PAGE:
White House press secretary Jen Psaki said Wednesday that “no one” is coming into the U.S. without a thorough background check amid terrorism concerns following the evacuation of more than 120,000 people from Afghanistan in the final weeks of the U.S. military withdrawal.
“I can absolutely assure you that no one is coming into the United States of America who has not been through a thorough screening and background check process,” Psaki said during her daily press briefing.
The press secretary said the individuals who have not yet passed the screening have been sent to third countries, like Qatar and Germany, while their paperwork is being processed.
“There are many individuals, as you noted, who have not been through that process,” she said. “And they have gone to lilypad countries as that process has been completed. It doesn’t mean that that’s because there is a flag. It means they have not completed their paperwork. And we were working to save tens of thousands of people. Hence we evacuated them to these third countries.”
Psaki’s comments follow concerns by some politicians who worry the vetting process was hastened during the massive U.S. evacuation effort out of Kabul, which ended Monday.
Rep. Tom Tiffany, R-Wis., discussed his recent trip to Fort McCoy, an Army installation in central Wisconsin, in a Fox News appearance Monday, where he sounded the alarm over insufficient security on the Wisconsin military base that currently houses thousands of Afghan refugees.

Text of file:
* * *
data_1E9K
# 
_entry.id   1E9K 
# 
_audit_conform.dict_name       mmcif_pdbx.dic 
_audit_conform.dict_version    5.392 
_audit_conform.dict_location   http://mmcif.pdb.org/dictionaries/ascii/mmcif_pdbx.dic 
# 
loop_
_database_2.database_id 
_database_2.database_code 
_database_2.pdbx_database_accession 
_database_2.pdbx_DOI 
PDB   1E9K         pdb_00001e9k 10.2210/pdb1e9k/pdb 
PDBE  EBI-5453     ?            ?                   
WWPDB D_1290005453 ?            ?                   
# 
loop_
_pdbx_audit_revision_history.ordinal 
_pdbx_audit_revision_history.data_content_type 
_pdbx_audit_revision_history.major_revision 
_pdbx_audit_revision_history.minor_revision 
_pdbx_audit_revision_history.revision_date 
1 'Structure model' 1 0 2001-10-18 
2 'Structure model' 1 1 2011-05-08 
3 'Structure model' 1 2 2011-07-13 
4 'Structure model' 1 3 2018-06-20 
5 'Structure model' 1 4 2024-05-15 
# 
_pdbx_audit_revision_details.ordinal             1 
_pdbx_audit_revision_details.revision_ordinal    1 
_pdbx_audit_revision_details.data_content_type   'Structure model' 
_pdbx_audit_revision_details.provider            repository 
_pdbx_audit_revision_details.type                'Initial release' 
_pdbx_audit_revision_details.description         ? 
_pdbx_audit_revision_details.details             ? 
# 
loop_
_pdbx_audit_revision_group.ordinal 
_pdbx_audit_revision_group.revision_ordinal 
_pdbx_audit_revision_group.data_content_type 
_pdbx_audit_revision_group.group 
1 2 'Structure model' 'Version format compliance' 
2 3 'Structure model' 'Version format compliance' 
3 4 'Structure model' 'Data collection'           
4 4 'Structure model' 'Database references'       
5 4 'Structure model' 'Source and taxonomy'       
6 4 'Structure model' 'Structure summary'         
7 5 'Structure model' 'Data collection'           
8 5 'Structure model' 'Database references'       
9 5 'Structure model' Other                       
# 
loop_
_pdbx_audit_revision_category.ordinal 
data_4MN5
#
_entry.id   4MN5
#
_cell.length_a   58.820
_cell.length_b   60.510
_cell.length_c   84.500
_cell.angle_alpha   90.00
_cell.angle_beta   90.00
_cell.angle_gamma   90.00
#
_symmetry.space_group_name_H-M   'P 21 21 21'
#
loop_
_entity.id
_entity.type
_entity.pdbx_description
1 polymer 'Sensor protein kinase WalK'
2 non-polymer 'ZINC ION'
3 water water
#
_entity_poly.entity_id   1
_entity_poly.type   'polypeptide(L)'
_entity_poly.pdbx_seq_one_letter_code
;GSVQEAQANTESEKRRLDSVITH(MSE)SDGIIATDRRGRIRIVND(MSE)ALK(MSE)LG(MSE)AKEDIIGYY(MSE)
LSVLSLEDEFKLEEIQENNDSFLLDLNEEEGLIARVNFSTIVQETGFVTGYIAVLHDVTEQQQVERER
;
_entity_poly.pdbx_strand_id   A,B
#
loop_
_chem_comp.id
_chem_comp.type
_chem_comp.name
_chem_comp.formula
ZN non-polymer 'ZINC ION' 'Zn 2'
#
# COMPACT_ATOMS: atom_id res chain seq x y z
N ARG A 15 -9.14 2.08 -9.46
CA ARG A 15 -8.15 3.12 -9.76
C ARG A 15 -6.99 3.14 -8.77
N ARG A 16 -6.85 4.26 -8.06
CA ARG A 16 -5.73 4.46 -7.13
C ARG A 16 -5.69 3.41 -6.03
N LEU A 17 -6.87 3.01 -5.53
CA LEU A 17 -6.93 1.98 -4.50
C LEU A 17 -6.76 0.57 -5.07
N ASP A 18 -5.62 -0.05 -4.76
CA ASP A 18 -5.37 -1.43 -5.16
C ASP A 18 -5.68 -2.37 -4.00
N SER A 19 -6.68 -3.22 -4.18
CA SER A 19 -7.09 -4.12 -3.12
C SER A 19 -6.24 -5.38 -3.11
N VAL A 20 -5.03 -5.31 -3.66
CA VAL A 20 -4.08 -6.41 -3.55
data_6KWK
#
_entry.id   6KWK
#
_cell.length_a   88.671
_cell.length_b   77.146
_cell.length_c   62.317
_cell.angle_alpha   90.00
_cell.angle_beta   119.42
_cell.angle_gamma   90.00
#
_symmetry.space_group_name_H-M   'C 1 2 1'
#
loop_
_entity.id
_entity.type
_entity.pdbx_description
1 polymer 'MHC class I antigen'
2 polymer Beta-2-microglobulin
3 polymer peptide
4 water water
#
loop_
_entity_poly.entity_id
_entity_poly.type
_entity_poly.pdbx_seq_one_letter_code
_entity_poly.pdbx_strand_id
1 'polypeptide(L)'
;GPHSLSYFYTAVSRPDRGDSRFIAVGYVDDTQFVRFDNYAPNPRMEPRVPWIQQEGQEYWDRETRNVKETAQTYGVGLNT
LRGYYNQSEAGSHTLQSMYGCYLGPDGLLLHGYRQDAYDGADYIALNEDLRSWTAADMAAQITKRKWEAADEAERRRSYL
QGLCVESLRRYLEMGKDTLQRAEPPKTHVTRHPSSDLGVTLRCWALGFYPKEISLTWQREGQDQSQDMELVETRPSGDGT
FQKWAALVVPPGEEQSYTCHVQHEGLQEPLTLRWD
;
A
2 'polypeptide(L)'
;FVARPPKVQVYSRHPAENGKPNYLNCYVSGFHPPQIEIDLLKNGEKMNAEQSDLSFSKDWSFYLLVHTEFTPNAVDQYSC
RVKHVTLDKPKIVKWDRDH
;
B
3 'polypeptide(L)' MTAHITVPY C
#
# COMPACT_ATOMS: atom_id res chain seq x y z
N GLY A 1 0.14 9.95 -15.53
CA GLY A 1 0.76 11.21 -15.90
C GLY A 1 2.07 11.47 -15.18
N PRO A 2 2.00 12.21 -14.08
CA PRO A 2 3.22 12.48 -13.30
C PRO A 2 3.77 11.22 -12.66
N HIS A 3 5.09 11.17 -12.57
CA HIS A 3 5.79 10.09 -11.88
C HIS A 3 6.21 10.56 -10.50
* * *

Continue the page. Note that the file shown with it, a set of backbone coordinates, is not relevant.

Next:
Tiffany said he was stunned to find that none of the refugees he encountered entered the country on a Special Immigration Visa (SIV), which requires a thorough vetting process that can take up to two years.
“They were all there on parole,” Tiffany said. “The parole authority is granted to the secretary of the Department of Homeland Security. He can just wave people in,” Tiffany said, charging the administration with “circumventing the SIV process.”
Meanwhile, hundreds of thousands of illegal immigrants continue to pour over the U.S. southern border every month. Homeland Security Secretary Alejandro Mayorkas announced in mid-August that 212,672 migrants were encountered at the southern border in July, a 13% increase over the already massive 188,000 migrant encounters in June. In July 2020, there were just 40,929 encounters.
Mayorkas emphasized at the time that 95,788 of those 212,000 encounters resulted in expulsions under Title 42 public health protections. However, that number is lower than in June, when 104,907 migrants were removed under Title 42. He also said that 27% of those encountered had at least one prior encounter in the past 12 months.
Adam Shaw and Yael Halon contributed reporting.